Chickens will eat whatever they can get their beaks on.
| Note ▼ |
"Sheryl, honey, can you ride into town and pick up some steaks at the butcher? Dad's bringing some friends over for supper tonight and I phoned the order in. Here's a twenty, that should cover it. Bring back the change."
"Sure, mom." At twelve, I was the usual go-fer for stuff from town.
"Can I go?" my little brother Dickie begged. "Can I, mom? Please, can I? Can I come, Sheryl? Pulleeeeze?"
Dickie often did the little-brother-tag-along thing. He had just had the training wheels taken off his bike and rode like a little demon wherever he went. He had one speed: as fast as he could pedal. Brakes? He hadn't figured those out yet. He just dragged his feet to stop.
It was a nice afternoon and we enjoyed biking the two miles from our acreage into town. Dickie was panting and sweaty, and a bit draggy towards the end, but he made it with a couple of swallows left in his water bottle. He's a tough little guy.
So there Dickie and I were, waiting in line at the butcher counter at our town Megamart. We had finally reached the front of the line, but before we could step up to the counter, this huge woman barged in front of us, like a hippo lunging for the river. Dickie's eyes got big and he stamped his foot. "Hey, Lady! No fair!" he squeaked. Dickie's five and has a new-found grasp of what is right and fair. But he might have been a gnat for all the attention she paid him. I tapped her on the shoulder and said, "Excuse me, ma'am, we were here first." Being twelve had maybe given me an exaggerated idea of my own importance: she ignored me too.
She was waving a shrink-wrapped meat package under the butcher's nose. "What is this 'free range chicken' stuff? You think I want this free-range crap? I don't want those blasted chickens that are stuffed in cages and force-fed chemicals! I don't want those GMO mutant birds with four wings! I want genuine, grass-fed, vegetarian, organic chicken. You hear me?"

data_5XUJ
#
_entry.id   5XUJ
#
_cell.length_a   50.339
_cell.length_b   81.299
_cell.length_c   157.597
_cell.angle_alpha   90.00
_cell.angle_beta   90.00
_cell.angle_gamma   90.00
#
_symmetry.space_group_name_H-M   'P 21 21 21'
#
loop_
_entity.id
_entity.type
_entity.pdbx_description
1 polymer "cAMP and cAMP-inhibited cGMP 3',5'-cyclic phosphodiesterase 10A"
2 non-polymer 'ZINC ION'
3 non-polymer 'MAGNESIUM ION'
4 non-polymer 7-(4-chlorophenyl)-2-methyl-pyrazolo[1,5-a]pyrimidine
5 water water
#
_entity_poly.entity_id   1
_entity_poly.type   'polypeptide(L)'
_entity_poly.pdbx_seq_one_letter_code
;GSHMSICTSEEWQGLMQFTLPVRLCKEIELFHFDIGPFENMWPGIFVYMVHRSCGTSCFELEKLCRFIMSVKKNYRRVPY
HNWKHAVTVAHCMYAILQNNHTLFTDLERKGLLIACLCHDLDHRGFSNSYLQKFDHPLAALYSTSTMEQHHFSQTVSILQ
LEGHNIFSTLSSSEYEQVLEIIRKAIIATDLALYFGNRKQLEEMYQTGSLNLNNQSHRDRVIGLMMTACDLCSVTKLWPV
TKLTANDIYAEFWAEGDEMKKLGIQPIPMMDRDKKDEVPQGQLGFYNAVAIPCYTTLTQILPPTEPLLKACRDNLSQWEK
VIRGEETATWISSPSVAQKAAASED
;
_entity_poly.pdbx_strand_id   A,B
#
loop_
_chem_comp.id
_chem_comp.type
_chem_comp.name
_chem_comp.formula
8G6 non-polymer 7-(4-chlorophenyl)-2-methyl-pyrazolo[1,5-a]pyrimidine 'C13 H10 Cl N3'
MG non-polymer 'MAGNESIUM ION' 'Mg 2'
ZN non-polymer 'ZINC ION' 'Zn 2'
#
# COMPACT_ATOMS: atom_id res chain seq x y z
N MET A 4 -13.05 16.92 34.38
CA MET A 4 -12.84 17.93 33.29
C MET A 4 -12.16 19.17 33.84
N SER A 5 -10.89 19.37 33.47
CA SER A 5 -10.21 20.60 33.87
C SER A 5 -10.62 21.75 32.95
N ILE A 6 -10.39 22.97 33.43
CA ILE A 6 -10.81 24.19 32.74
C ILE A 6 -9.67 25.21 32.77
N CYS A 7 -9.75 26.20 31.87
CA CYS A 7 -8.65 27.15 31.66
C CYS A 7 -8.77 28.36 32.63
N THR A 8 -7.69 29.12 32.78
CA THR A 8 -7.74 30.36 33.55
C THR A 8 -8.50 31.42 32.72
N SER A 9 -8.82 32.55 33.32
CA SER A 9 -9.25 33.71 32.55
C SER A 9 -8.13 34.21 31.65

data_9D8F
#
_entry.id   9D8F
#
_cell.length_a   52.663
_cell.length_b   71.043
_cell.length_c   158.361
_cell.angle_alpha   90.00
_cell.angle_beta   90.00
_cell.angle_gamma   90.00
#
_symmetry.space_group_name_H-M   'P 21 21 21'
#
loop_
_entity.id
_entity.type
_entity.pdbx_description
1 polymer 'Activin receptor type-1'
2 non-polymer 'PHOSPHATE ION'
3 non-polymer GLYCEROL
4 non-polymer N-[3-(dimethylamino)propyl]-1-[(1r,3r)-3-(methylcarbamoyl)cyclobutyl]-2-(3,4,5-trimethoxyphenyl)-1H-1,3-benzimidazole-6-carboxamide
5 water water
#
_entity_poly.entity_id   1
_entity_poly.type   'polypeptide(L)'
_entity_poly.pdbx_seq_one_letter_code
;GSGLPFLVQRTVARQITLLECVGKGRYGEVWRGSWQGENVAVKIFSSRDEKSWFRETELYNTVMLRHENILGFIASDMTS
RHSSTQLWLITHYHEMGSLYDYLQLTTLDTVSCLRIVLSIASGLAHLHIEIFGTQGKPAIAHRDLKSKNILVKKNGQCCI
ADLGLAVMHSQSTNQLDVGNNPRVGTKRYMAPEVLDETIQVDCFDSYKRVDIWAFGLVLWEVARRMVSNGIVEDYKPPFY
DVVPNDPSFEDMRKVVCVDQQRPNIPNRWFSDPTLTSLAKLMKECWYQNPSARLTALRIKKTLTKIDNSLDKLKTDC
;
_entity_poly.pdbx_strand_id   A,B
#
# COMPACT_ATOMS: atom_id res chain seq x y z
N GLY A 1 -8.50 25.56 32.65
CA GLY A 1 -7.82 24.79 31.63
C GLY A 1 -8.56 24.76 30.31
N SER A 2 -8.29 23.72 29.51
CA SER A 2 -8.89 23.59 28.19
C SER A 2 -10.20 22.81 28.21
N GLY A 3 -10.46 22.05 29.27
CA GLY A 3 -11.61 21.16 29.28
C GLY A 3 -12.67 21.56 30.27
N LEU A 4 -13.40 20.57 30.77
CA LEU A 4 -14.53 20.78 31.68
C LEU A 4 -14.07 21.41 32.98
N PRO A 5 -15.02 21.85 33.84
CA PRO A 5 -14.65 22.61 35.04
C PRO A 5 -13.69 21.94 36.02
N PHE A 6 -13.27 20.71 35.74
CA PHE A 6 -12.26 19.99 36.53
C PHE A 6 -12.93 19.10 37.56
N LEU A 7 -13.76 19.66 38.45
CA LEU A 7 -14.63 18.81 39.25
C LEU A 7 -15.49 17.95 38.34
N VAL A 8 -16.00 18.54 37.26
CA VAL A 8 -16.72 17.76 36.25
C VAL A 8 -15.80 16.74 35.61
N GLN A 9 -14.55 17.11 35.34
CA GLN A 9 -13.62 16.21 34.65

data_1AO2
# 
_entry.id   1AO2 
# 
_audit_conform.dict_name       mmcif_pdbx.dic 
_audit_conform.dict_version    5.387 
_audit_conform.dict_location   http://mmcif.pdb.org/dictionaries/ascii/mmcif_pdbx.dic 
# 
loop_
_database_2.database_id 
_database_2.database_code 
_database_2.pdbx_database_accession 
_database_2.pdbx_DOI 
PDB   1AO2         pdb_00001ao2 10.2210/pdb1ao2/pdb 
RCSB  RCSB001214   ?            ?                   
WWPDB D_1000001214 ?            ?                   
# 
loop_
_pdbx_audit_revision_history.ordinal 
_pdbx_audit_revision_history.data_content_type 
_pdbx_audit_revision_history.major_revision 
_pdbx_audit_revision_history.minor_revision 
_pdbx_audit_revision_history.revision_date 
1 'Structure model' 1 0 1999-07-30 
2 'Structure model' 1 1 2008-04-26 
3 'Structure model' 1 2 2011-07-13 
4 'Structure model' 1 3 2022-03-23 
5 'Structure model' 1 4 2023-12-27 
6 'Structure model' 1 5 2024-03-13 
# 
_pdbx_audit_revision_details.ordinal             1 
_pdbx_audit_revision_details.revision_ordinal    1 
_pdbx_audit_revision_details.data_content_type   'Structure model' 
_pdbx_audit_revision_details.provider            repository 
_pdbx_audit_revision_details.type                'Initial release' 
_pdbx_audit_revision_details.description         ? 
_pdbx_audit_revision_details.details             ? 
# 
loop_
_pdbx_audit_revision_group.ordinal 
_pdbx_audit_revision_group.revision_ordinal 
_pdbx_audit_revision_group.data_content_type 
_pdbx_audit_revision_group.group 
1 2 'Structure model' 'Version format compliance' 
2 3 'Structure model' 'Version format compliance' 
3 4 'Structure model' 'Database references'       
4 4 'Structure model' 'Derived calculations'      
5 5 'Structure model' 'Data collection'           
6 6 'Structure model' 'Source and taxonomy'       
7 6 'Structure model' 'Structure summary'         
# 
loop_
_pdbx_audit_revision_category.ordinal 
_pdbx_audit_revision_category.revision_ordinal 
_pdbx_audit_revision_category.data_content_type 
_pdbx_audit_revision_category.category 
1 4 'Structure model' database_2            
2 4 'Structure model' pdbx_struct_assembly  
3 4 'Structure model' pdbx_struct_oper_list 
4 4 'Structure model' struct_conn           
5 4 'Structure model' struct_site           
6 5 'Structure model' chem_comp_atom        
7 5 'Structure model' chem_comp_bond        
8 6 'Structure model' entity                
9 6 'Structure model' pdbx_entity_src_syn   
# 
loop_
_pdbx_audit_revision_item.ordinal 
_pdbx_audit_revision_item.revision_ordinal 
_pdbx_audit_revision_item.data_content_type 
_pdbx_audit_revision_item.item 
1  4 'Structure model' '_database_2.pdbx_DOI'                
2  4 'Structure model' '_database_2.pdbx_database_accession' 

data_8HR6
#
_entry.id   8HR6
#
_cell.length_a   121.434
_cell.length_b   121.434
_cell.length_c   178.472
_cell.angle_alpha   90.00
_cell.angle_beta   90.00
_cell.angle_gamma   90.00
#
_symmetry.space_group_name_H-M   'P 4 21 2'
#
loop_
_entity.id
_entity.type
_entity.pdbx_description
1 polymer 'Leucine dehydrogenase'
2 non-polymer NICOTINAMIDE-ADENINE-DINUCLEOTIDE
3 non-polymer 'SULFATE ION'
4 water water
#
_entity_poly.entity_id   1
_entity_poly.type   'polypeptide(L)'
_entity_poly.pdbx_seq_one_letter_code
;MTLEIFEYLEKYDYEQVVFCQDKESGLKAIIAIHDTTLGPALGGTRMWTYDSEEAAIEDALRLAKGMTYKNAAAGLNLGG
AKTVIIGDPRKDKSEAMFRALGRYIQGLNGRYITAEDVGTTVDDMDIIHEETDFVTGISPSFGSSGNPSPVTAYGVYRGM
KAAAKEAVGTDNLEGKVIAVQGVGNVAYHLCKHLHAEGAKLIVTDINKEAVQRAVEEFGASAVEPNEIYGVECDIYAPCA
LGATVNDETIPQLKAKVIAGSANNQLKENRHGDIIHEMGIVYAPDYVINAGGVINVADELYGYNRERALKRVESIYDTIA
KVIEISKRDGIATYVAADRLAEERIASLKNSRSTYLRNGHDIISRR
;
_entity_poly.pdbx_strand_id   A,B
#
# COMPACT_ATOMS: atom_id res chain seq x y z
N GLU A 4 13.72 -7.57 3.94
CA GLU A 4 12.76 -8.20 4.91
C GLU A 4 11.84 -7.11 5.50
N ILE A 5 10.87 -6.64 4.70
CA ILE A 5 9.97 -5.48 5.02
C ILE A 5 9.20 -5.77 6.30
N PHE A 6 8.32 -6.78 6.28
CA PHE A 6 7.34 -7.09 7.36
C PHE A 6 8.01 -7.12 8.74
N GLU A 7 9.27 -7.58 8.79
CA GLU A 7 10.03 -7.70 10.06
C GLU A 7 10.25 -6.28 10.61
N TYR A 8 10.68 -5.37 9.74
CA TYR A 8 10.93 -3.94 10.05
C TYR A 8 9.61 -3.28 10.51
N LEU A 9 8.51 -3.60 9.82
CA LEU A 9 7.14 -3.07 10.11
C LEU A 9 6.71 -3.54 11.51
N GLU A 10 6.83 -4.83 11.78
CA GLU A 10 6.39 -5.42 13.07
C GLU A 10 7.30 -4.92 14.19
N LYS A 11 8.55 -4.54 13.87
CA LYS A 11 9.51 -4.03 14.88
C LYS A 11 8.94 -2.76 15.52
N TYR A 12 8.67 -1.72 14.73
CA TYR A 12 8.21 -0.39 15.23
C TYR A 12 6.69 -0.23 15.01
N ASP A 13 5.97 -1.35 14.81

Probably mom back at the acreage could hear her. Dickie had his hands over his ears and my ears were ringing.
"Please calm down, lady," said the butcher. "You got the best chicken in the store. Free-range means they ain't caged like you say. And they're fed good stuff like soy meal and grain and meat by-products--"
"Exactly! I refuse to put those chickens into my body, fed on cows' brains and offal. You aren't listening to me."
I'd have thought it impossible but she actually got louder, shrieking at the poor butcher. "I want genuine, grass-fed, vegetarian, organic chicken. Nothing else and no excuses."
"But lady, there ain't no such things as grass-fed chickens. We got your nice grass-fed beef but we ain't got no grass-fed chickens..."
"Then get some in, you stupid fool."
By this time, Dickie was turning red and going "Mmmph, mmph, mmph!". I was kind of fighting a smile myself. We had grown up around chickens on the acreage, all of them 'free range' and we knew what they ate. Dickie couldn't keep it in any more and burst out in a wild cackle. That triggered me, and the two of us doubled over and laughed until tears flowed.
The woman turned around and sneered, "What is so funny, you little creeps?"
"You, lady," giggled Dickie. "Chickens aren't vege-terriers."
"He's right," I chipped in. "We raise chickens at home, so we know. Sure, they'll eat grass, chickweed, any weed. They're voracious, like little feathered T-Rexes. They eat anything they can get their beaks on. Slugs, beetles, cutworms, caterpillars..."
"Frogs, mice, snails, snakes," added Dickie. "I saw the chickens eat a grass snake once. Five of 'em chomped on it at once. They like played tug-of-war with it."
"And they'll play with a mouse, just like a cat, before they decide to peck it to death and eat it."
The lady turned even redder. She pursed her lips like she was going to spit at us, or maybe trying not to throw up. Muttering about how "Some people shouldn't be allowed to have children" and "Raising little liars", she rolled her eyes, slammed her chicken package onto the counter and lumbered out.
People in the line behind us applauded and cheered. Dickie, the little ham, turned and bowed. I applauded too, because he was such a cute little guy.
The butcher was so impressed he gave us twenty percent off on the steaks.
Dickie preened all the way home. I suspected that he was going to be hard to live with for a while.
About 765 words